A Cool Side of Coleslaw

1st May 2007


It's the food I never really think about, yet can't help but order.  While everyone else is thinking about fries or onion rings, whenever I hit a diner for some reason the one thing I want is coleslaw.  Maybe it just has the appearance of being a vegetable dish in a fried food haven, but it seems a cool retreat for all the hot food.

The problem with coleslaw is that it can often feel like the least healthy thing in the world.  Sure most diner food suffers from an excess of grease, but slaw can literally be taking a bath in mayonnaise sometimes.  Like playing Russian roulette, I occasionally order it just to see what I'll be brought.  It will either be tangy, crisp, and refreshing--or absolute mush.

It never really occurred to me to make my own.  I recently made a big pot of posole , a Mexican soup that called for a sprinkling of cabbage thrown on top.  I was leery at first, but the cabbage worked really well, adding a nice crunch to what ended up being a rather bland soup.  Anyway, I had about 7/8s of a cabbage head left and for one of the first times in my life, I had a chance to choose my own fate, and create the coleslaw that I had always dreamed about.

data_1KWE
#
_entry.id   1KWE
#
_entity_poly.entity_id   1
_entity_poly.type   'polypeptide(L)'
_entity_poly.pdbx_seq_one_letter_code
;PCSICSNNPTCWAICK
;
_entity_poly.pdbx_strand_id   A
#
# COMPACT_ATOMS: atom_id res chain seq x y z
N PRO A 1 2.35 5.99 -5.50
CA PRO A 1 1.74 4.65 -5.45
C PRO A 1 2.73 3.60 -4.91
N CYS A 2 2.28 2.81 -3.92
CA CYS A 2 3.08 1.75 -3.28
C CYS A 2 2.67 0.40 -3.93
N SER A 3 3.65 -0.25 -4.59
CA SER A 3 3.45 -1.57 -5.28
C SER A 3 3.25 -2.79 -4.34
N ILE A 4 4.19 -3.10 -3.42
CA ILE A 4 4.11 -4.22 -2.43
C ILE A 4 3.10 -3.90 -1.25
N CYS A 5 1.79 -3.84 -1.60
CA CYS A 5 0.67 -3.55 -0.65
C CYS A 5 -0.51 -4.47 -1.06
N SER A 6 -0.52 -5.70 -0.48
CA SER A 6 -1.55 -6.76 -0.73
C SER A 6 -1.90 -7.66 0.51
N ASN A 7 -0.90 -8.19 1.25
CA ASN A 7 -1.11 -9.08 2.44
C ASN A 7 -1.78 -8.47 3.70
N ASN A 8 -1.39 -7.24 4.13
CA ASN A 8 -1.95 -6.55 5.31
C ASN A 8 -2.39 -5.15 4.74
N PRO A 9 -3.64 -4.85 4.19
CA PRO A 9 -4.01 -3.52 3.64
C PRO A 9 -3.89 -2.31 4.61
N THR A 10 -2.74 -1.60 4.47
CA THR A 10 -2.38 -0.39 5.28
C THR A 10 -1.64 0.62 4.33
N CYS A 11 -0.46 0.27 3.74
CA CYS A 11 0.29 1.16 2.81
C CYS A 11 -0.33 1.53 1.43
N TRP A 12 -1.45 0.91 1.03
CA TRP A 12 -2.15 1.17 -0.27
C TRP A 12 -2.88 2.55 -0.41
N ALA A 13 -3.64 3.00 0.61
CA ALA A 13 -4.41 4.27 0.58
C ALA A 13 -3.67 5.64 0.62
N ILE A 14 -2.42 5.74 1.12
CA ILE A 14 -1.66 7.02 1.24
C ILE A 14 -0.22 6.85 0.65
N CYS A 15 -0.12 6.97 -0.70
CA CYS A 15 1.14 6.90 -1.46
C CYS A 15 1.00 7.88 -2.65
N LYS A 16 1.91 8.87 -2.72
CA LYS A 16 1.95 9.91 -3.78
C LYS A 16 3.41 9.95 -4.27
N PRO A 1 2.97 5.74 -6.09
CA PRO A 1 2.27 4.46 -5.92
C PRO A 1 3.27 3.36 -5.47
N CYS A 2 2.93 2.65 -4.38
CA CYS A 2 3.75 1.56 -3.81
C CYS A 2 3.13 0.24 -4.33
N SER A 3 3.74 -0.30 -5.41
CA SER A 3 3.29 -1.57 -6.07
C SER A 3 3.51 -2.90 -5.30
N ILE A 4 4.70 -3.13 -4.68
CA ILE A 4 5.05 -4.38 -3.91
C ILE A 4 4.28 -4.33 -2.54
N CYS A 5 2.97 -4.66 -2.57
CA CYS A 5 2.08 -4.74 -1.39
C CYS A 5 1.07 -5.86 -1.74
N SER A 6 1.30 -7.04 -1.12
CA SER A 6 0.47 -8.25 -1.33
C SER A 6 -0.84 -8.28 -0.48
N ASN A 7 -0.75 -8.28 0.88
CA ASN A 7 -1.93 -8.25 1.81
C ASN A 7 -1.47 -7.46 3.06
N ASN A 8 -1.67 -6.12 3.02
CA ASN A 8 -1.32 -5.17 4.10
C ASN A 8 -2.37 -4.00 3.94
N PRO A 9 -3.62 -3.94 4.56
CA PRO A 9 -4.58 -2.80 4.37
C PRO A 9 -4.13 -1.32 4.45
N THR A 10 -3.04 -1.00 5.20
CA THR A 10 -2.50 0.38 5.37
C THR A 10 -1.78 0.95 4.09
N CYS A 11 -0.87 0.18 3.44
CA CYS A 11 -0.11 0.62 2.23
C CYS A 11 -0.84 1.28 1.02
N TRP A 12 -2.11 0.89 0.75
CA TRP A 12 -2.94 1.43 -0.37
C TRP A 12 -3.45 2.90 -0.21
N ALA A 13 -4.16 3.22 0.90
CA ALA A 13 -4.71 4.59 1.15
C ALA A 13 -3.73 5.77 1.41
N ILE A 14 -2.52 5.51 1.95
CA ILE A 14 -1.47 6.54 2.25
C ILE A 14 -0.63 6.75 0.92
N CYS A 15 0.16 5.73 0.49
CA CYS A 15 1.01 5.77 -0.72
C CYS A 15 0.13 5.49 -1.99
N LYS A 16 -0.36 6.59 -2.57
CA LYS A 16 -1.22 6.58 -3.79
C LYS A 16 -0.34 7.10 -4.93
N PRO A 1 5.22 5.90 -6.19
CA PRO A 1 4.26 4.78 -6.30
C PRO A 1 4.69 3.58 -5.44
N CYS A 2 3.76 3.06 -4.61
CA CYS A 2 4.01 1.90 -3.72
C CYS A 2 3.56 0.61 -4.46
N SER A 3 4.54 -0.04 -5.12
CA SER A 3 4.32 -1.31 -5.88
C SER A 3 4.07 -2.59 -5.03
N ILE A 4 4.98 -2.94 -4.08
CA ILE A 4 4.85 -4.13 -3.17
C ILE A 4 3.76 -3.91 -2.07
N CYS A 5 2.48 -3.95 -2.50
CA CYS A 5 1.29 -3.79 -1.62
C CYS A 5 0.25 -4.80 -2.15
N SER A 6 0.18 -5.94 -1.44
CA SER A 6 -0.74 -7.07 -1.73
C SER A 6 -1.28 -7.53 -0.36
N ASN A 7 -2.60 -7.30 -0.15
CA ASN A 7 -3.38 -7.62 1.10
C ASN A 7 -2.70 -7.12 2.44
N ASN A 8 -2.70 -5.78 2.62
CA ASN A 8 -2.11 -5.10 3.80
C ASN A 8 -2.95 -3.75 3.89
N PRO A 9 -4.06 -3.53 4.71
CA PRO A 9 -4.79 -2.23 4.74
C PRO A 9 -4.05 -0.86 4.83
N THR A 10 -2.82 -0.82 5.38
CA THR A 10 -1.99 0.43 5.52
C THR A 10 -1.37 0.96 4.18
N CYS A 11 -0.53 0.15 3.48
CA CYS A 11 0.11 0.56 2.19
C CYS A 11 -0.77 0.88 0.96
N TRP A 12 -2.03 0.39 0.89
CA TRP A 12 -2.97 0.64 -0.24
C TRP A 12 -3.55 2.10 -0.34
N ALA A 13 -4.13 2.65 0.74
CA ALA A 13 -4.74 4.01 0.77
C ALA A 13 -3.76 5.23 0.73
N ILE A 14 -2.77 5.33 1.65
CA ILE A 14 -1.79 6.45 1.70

For help I consulted Cooks Illustrated.  They had a whole section on how to make coleslaw the way I'd always liked.  The most important step, one that had for some reason never occurred to me, was to mix the cabbage with salt and let it drain for a few hours.  This drew out the excess moisture, and made it more toothsome.  The next step they recommended was to forgo mayonnaise all together.  This was hard to let go.  Sure, I've loved many vinegar based coleslaws in my days, but my favorites always had mayonnaise in there somewhere.  That always seemed part of the challenge.  Make a crisp, healthy tasting dish despite lots of mayo.

What did I learn?  I missed the mayo, but definitely liked the texture of this method.  Cooks Illustrated recommended a few other variations that I'll get to someday.   If anyone has a recipe they think is failsafe, I'd love to see it.


cole slaw 1

  • 1/2 head cabbage
  • 1 large carrot
  • 1/2 cup sugar
  • 2 teaspoons salt
  • 1/4 teaspoon celery salt
  • 5 tablespoons canola oil
  • 1/4 cup white vinegar

Adapted from the Cooks Illustrated .

cole slaw 2

Quarter the cabbage and remove the hard core.  It doesn't taste all that well.  Lay the leaves flat on the table and cut diagonally into fine shreds.  I found it easier to break up each quarter into two layers.   Toss in a colander.  Peel the carrot, and grate into strands, much the same as the cabbage.  Dump in the cabbage.

cole slaw 5

Sprinkle with the sugar, salt and celery seed, mix together, and then place the colander over bowl.  Let it sit for at least an hour, or up to four.  I lasted approximately two and half hours before the hunger pangs started.

cole slaw 6

Remove the colander from the bowl.  Rinse the bowl and dry.  Lightly rinse the cabbage/carrot mixture and pat dry with some paper towels.  Add the vinegar and oil and mix thoroughly.  It's good as is, but better cooled in the fridge.  But that's if you can stand to wait longer.  I couldn't.


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